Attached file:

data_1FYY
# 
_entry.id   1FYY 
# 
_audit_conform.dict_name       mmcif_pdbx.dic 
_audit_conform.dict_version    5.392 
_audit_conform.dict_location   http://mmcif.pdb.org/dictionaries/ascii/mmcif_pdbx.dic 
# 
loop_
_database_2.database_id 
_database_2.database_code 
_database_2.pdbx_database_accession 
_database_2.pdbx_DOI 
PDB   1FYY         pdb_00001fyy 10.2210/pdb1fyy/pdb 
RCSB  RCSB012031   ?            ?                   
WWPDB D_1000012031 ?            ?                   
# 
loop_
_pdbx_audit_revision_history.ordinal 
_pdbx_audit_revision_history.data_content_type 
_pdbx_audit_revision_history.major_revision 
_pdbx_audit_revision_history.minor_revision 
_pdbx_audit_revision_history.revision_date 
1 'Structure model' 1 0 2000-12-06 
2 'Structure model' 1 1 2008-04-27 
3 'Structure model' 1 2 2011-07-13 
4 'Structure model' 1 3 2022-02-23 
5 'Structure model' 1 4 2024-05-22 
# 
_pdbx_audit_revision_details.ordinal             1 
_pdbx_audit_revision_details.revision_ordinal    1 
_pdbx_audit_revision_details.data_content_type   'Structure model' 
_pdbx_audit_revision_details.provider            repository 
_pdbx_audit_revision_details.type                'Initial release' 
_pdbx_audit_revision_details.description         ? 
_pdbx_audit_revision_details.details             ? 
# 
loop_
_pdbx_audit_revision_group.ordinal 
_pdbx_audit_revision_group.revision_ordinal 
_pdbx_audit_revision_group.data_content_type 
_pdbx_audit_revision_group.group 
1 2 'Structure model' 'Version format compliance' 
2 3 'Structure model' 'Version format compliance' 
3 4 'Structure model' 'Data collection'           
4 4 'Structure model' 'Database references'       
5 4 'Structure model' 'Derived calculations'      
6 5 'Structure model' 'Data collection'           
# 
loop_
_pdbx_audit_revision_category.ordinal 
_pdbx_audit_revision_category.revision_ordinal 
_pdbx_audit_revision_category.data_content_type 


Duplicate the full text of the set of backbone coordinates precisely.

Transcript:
data_1FYY
# 
_entry.id   1FYY 
# 
_audit_conform.dict_name       mmcif_pdbx.dic 
_audit_conform.dict_version    5.392 
_audit_conform.dict_location   http://mmcif.pdb.org/dictionaries/ascii/mmcif_pdbx.dic 
# 
loop_
_database_2.database_id 
_database_2.database_code 
_database_2.pdbx_database_accession 
_database_2.pdbx_DOI 
PDB   1FYY         pdb_00001fyy 10.2210/pdb1fyy/pdb 
RCSB  RCSB012031   ?            ?                   
WWPDB D_1000012031 ?            ?                   
# 
loop_
_pdbx_audit_revision_history.ordinal 
_pdbx_audit_revision_history.data_content_type 
_pdbx_audit_revision_history.major_revision 
_pdbx_audit_revision_history.minor_revision 
_pdbx_audit_revision_history.revision_date 
1 'Structure model' 1 0 2000-12-06 
2 'Structure model' 1 1 2008-04-27 
3 'Structure model' 1 2 2011-07-13 
4 'Structure model' 1 3 2022-02-23 
5 'Structure model' 1 4 2024-05-22 
# 
_pdbx_audit_revision_details.ordinal             1 
_pdbx_audit_revision_details.revision_ordinal    1 
_pdbx_audit_revision_details.data_content_type   'Structure model' 
_pdbx_audit_revision_details.provider            repository 
_pdbx_audit_revision_details.type                'Initial release' 
_pdbx_audit_revision_details.description         ? 
_pdbx_audit_revision_details.details             ? 
# 
loop_
_pdbx_audit_revision_group.ordinal 
_pdbx_audit_revision_group.revision_ordinal 
_pdbx_audit_revision_group.data_content_type 
_pdbx_audit_revision_group.group 
1 2 'Structure model' 'Version format compliance' 
2 3 'Structure model' 'Version format compliance' 
3 4 'Structure model' 'Data collection'           
4 4 'Structure model' 'Database references'       
5 4 'Structure model' 'Derived calculations'      
6 5 'Structure model' 'Data collection'           
# 
loop_
_pdbx_audit_revision_category.ordinal 
_pdbx_audit_revision_category.revision_ordinal 
_pdbx_audit_revision_category.data_content_type 